That’s because, as you all know, despite the FHA’s legacy of discrimination, in recent times, it has been critical to opening doors for low- and moderate income families.  And during the housing crisis, it helped keep the dream of homeownership alive for families by providing much needed liquidity to the nation’s mortgage finance markets.

In fact, economist Mark Zandi has said that if not for the FHA, “the housing market would have completely shut down.”  And, FHA mortgages have been essential to the African American community, accounting for 50 percent of home purchases in 2012.

Of course, like nearly all mortgage market institutions, FHA sustained significant losses due to the distress in the housing market.  But the Obama administration recognized this early on, and took swift and effective action to protect the FHA and the American taxpayer alike.
As a result, FHA is currently insuring the strongest loans in its history.  So again, I ask you to make your voices heard about the importance of this program, and the work we’ve done to secure its health far into the future so that it can continue to open the doors of homeownership to a wide-variety of qualified buyers.

Too many Americans had their dreams stolen by the housing crisis.  Don’t let Congress blame the victim and take away a rung on the ladder to opportunity.

The Third Rung: Building the Hardest-Hit Neighborhoods

Of course, as we look to the future, I know that housing is just one of the essential elements of a healthy community.  Indeed, as I said earlier, there are many factors that go into building stronger neighborhoods from the quality of their schools to the health of their local economies.

Unfortunately, in too many of our hardest hit communities—no matter how hard a child or her parents work—the life chances of that child, even her lifespan, is determined by the zip code she grows up in.

This is simply wrong.  That’s why President Obama has put forth his ladders of opportunity agenda so that every person, regardless of their zip code, can have a fair chance to succeed.

That means equipping a community with quality housing.  It also means implementing economic, educational and other important building blocks.

Recognizing this, President Obama has laid out an initiative called Promise Zones.  Under this effort, the Administration will partner with communities most impacted by the economic crisis.
Together, we will work with them to create jobs, leverage private investment, increase economic activity, improve educational opportunities and reduce violent crime.  And to do this effectively and efficiently, this is going to be a coordinated effort across the Administration.

Obviously, HUD will play a significant role in the housing piece through our Choice Neighborhoods redevelopment program, which provides local leaders with tools to turn HUD-subsidized housing from one kind of “anchor”—the kind that drags down a community—into a another kind that serves as a centerpiece of a thriving, vibrant neighborhood.

Secretary Sebelius and The Department of Health and Human Services will be ensuring that every resident has the quality healthcare they need.  Attorney General Holder and The Department of Justice will work to keep communities safe, because nobody can parent, and no child can achieve, when they live in a combat zone.

The Department of Education will be making sure that local school districts are providing the elementary and secondary education public school students deserve.  Across the Administration, we are all pitching in to make this happen.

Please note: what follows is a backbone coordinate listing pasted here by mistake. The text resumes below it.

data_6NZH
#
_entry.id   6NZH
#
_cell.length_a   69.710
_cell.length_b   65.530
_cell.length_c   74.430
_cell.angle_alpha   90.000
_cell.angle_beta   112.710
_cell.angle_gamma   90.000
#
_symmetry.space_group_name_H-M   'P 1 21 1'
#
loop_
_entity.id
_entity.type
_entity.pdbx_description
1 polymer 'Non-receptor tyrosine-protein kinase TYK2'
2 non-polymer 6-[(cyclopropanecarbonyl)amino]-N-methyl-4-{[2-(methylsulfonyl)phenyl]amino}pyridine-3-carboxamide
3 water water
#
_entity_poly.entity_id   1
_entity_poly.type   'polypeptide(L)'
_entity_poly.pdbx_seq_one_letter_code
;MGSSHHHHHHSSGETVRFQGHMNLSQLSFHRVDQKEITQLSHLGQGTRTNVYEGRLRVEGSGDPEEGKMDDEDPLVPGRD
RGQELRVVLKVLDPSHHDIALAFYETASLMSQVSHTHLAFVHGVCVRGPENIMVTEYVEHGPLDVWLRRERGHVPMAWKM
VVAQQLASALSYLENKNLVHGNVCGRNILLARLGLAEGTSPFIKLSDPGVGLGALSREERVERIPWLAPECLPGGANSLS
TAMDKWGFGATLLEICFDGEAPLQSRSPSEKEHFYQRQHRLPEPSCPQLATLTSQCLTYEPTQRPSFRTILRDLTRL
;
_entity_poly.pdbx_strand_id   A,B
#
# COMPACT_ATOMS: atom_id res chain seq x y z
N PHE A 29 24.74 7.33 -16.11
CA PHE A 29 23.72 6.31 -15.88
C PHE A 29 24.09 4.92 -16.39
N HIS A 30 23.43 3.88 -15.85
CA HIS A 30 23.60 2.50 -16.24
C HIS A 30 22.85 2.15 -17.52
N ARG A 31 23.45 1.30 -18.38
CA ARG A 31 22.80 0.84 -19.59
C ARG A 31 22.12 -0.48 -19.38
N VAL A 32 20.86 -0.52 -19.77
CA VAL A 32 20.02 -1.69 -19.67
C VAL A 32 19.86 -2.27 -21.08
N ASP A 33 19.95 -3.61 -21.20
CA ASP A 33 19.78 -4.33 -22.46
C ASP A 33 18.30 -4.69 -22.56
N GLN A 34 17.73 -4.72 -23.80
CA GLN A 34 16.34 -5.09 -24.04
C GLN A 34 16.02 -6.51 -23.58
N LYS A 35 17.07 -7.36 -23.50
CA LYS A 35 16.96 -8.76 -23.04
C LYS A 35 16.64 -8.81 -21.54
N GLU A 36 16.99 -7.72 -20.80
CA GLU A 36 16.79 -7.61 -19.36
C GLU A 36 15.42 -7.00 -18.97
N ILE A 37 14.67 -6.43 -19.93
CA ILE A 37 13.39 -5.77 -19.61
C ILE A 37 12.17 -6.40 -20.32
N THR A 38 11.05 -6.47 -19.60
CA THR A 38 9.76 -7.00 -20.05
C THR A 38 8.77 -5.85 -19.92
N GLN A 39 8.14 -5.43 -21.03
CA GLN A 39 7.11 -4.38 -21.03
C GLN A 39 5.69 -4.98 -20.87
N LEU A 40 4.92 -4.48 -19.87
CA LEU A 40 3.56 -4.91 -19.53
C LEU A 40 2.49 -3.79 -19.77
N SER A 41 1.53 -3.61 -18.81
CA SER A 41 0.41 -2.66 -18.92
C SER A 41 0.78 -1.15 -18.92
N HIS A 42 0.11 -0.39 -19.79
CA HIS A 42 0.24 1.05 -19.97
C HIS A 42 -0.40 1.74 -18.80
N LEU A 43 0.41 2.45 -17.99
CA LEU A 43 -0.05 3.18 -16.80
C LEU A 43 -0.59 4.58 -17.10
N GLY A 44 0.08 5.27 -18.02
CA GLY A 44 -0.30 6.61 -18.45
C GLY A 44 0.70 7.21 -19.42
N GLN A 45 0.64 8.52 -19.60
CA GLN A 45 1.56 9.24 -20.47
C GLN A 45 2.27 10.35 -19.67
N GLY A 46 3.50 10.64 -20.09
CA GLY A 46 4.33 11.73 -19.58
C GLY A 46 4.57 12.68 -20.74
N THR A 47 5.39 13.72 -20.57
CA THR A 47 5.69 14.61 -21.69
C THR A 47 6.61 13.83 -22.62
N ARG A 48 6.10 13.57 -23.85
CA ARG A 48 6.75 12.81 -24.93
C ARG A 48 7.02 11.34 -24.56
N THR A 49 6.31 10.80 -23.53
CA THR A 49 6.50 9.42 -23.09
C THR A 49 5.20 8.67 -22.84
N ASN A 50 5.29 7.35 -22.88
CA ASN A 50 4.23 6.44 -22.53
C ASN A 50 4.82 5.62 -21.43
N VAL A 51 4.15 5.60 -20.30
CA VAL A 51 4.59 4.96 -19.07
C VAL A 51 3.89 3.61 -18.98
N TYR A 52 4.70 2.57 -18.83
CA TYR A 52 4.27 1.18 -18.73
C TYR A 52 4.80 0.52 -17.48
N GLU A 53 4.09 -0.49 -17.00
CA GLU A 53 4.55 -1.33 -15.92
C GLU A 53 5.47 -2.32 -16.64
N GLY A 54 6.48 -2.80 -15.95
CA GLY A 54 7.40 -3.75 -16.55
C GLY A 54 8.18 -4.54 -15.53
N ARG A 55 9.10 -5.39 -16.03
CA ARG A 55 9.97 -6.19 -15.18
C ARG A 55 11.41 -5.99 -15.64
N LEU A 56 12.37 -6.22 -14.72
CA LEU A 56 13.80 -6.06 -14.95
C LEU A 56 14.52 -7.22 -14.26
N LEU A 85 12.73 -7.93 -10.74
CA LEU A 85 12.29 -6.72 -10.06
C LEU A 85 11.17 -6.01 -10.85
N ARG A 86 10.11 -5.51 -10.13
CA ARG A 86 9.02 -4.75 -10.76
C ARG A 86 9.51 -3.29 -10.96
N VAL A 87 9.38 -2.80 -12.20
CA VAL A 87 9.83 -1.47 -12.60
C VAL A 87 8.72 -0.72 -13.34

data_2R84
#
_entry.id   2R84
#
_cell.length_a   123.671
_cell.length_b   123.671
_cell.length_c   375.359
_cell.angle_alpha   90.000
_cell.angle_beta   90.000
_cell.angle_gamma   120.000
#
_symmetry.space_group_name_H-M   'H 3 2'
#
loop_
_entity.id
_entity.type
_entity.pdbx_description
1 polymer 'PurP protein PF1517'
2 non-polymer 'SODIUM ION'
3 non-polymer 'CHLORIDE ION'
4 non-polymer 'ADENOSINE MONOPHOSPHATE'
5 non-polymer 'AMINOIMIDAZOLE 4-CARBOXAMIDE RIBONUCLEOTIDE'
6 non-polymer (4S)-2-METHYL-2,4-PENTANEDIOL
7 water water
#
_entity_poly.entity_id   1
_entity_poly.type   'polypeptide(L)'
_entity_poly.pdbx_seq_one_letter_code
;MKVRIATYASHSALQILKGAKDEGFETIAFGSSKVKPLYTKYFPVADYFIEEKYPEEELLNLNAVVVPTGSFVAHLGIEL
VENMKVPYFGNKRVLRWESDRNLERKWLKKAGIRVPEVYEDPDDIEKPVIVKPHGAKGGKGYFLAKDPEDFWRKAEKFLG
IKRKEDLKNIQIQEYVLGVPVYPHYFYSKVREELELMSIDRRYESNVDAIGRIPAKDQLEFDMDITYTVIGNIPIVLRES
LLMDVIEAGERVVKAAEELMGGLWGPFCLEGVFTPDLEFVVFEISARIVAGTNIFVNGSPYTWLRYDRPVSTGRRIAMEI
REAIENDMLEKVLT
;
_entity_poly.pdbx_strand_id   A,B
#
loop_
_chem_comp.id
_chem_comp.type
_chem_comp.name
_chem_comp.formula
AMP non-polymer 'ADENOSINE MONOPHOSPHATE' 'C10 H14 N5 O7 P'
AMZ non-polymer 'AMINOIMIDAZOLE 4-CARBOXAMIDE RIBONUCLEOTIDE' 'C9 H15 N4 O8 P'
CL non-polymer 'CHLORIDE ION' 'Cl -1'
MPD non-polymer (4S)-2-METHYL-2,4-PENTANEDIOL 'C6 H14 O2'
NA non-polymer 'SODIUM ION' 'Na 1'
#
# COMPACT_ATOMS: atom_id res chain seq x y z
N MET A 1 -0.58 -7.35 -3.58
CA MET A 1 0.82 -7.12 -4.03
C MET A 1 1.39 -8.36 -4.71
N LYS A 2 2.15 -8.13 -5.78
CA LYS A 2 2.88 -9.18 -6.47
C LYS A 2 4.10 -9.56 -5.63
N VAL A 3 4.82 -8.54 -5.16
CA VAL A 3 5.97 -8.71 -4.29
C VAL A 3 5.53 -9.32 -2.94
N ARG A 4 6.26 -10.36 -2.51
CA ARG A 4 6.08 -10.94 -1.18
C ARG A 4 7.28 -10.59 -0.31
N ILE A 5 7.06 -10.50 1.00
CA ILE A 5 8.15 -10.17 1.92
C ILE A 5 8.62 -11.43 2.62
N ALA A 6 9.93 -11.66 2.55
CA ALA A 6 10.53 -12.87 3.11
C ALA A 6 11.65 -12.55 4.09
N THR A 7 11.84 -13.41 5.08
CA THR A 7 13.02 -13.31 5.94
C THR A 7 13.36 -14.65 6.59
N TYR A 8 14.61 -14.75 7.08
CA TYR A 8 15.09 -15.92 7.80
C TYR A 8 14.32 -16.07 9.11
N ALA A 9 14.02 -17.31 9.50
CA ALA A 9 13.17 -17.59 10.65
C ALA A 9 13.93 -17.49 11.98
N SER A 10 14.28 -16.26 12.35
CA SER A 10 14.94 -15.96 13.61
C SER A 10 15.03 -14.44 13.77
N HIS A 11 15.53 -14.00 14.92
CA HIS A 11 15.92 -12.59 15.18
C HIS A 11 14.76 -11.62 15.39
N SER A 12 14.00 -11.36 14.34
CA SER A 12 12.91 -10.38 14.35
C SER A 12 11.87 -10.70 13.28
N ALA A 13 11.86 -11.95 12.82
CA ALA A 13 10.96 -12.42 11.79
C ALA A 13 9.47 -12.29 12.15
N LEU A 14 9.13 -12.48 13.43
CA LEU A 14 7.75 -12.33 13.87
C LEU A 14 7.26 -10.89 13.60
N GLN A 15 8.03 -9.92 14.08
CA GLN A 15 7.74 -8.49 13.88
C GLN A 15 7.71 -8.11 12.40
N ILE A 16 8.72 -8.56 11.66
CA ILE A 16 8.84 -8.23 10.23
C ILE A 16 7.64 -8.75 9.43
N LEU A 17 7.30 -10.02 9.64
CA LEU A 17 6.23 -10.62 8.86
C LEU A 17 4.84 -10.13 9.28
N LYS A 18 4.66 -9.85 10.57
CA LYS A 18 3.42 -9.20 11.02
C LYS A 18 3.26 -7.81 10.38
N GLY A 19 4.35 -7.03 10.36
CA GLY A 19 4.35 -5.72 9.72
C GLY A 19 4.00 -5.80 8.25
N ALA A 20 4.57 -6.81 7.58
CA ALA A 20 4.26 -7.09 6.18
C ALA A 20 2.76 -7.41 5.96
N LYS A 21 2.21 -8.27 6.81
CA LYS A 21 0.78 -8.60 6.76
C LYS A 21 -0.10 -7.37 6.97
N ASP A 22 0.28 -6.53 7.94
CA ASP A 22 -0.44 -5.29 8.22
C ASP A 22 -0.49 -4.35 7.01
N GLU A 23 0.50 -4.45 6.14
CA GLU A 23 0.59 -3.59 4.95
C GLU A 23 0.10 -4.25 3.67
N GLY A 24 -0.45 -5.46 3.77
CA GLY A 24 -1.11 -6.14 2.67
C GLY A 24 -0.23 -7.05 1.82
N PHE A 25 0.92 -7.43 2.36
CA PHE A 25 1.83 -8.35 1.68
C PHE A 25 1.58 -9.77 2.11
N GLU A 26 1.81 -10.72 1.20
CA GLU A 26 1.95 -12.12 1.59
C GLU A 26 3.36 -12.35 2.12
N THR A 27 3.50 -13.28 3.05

And we do so because we know that by strengthening these communities, we will strengthen cities.  By strengthening cities, we are strengthening states and entire regions.  And all of this leads to a stronger America.

That’s why President Obama has made Promise Zones a key part of his 2014 budget.   It’s why he has committed himself to providing ladders of opportunity for all Americans.  And it’s why all of us at HUD are following his lead.  So I ask you to support the President’s and the Senate Appropriations Committee budget for HUD.

I also ask you to raise your voice and reject the House Republican Appropriations Bill that was recently unveiled which devastates HUD’s ability to serve the most vulnerable communities.
The bill would cut $3 billion from the President’s request from public housing and our other rental assistance programs – meaning 125,000 fewer housing vouchers would be available and 86,000 people who once faced homelessness could be back on the street – among other outcomes.
In short, it’s an attack on poor, working class and middle-class Americans.

So I ask all of you to say “no.”  No, we will not balance budgets on the backs of middle class and vulnerable Americans.  No, we will not withdraw our support of those who need it most.  And no we will not deny so many families their fair chance to get back on their feet and better their lives if they work hard.

NAACP – you know better than most how far we’ve come. You know we can’t turn back now.
Instead, we’ve got to look forward and move forward working together.

Know that HUD is with you every step of the way, working to build ladders of opportunity by:
• stepping up fair housing enforcement;
• ensuring all Americans have access to homeownership and can keep it; and
• helping the hardest hit communities rebuild stronger than ever before. 

And as long as I’m Secretary, know that you have a friend.  You have a champion for – and admirer of your efforts and advocacy.

And you have a partner in the work to build ladders of opportunity for all Americans to shape a stronger and fairer nation.

Thank you.